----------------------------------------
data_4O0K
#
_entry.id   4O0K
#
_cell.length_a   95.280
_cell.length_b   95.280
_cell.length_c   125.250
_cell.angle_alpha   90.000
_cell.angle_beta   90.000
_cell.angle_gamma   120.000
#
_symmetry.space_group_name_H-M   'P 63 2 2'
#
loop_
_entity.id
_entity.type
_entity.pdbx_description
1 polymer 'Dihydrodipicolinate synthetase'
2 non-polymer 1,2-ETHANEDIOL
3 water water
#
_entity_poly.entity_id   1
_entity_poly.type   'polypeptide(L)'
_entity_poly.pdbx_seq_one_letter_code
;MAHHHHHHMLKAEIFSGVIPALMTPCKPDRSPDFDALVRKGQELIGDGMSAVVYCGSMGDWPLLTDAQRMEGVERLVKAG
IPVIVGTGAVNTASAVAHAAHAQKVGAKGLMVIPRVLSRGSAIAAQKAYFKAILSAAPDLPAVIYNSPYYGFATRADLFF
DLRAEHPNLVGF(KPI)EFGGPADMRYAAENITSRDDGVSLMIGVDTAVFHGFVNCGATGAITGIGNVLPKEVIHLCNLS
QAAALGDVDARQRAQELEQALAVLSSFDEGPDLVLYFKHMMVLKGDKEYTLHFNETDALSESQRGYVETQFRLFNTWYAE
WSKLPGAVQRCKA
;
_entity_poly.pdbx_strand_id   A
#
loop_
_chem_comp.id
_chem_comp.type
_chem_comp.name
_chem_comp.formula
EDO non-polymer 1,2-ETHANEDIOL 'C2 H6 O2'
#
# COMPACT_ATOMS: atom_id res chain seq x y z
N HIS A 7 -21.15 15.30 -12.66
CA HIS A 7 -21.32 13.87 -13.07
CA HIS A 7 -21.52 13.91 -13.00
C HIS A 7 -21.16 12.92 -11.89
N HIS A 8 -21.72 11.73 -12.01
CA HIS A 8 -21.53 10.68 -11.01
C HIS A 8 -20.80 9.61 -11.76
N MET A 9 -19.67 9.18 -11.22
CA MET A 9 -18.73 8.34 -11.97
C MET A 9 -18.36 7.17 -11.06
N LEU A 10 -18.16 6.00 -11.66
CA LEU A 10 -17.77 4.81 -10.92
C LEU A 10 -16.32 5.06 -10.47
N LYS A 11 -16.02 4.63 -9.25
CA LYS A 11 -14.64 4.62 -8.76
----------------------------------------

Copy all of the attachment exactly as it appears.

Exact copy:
data_4O0K
#
_entry.id   4O0K
#
_cell.length_a   95.280
_cell.length_b   95.280
_cell.length_c   125.250
_cell.angle_alpha   90.000
_cell.angle_beta   90.000
_cell.angle_gamma   120.000
#
_symmetry.space_group_name_H-M   'P 63 2 2'
#
loop_
_entity.id
_entity.type
_entity.pdbx_description
1 polymer 'Dihydrodipicolinate synthetase'
2 non-polymer 1,2-ETHANEDIOL
3 water water
#
_entity_poly.entity_id   1
_entity_poly.type   'polypeptide(L)'
_entity_poly.pdbx_seq_one_letter_code
;MAHHHHHHMLKAEIFSGVIPALMTPCKPDRSPDFDALVRKGQELIGDGMSAVVYCGSMGDWPLLTDAQRMEGVERLVKAG
IPVIVGTGAVNTASAVAHAAHAQKVGAKGLMVIPRVLSRGSAIAAQKAYFKAILSAAPDLPAVIYNSPYYGFATRADLFF
DLRAEHPNLVGF(KPI)EFGGPADMRYAAENITSRDDGVSLMIGVDTAVFHGFVNCGATGAITGIGNVLPKEVIHLCNLS
QAAALGDVDARQRAQELEQALAVLSSFDEGPDLVLYFKHMMVLKGDKEYTLHFNETDALSESQRGYVETQFRLFNTWYAE
WSKLPGAVQRCKA
;
_entity_poly.pdbx_strand_id   A
#
loop_
_chem_comp.id
_chem_comp.type
_chem_comp.name
_chem_comp.formula
EDO non-polymer 1,2-ETHANEDIOL 'C2 H6 O2'
#
# COMPACT_ATOMS: atom_id res chain seq x y z
N HIS A 7 -21.15 15.30 -12.66
CA HIS A 7 -21.32 13.87 -13.07
CA HIS A 7 -21.52 13.91 -13.00
C HIS A 7 -21.16 12.92 -11.89
N HIS A 8 -21.72 11.73 -12.01
CA HIS A 8 -21.53 10.68 -11.01
C HIS A 8 -20.80 9.61 -11.76
N MET A 9 -19.67 9.18 -11.22
CA MET A 9 -18.73 8.34 -11.97
C MET A 9 -18.36 7.17 -11.06
N LEU A 10 -18.16 6.00 -11.66
CA LEU A 10 -17.77 4.81 -10.92
C LEU A 10 -16.32 5.06 -10.47
N LYS A 11 -16.02 4.63 -9.25
CA LYS A 11 -14.64 4.62 -8.76